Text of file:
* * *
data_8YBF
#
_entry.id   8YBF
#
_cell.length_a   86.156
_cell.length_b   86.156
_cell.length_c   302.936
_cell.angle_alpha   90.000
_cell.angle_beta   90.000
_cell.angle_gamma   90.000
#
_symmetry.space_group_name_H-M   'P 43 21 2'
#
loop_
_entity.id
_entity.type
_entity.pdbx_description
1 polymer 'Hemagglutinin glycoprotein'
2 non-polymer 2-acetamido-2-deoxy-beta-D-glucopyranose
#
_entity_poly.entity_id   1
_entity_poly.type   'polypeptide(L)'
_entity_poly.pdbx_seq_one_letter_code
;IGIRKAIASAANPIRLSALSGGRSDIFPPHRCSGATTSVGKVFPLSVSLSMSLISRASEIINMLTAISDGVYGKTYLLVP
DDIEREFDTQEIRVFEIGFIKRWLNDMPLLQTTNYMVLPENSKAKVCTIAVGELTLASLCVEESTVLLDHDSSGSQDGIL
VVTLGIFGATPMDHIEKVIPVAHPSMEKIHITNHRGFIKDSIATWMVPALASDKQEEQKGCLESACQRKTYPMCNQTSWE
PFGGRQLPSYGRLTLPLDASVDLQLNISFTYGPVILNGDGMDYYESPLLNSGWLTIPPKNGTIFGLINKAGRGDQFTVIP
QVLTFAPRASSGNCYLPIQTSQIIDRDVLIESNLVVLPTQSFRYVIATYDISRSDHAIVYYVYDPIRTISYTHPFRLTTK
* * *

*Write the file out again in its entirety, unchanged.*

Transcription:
data_8YBF
#
_entry.id   8YBF
#
_cell.length_a   86.156
_cell.length_b   86.156
_cell.length_c   302.936
_cell.angle_alpha   90.000
_cell.angle_beta   90.000
_cell.angle_gamma   90.000
#
_symmetry.space_group_name_H-M   'P 43 21 2'
#
loop_
_entity.id
_entity.type
_entity.pdbx_description
1 polymer 'Hemagglutinin glycoprotein'
2 non-polymer 2-acetamido-2-deoxy-beta-D-glucopyranose
#
_entity_poly.entity_id   1
_entity_poly.type   'polypeptide(L)'
_entity_poly.pdbx_seq_one_letter_code
;IGIRKAIASAANPIRLSALSGGRSDIFPPHRCSGATTSVGKVFPLSVSLSMSLISRASEIINMLTAISDGVYGKTYLLVP
DDIEREFDTQEIRVFEIGFIKRWLNDMPLLQTTNYMVLPENSKAKVCTIAVGELTLASLCVEESTVLLDHDSSGSQDGIL
VVTLGIFGATPMDHIEKVIPVAHPSMEKIHITNHRGFIKDSIATWMVPALASDKQEEQKGCLESACQRKTYPMCNQTSWE
PFGGRQLPSYGRLTLPLDASVDLQLNISFTYGPVILNGDGMDYYESPLLNSGWLTIPPKNGTIFGLINKAGRGDQFTVIP
QVLTFAPRASSGNCYLPIQTSQIIDRDVLIESNLVVLPTQSFRYVIATYDISRSDHAIVYYVYDPIRTISYTHPFRLTTK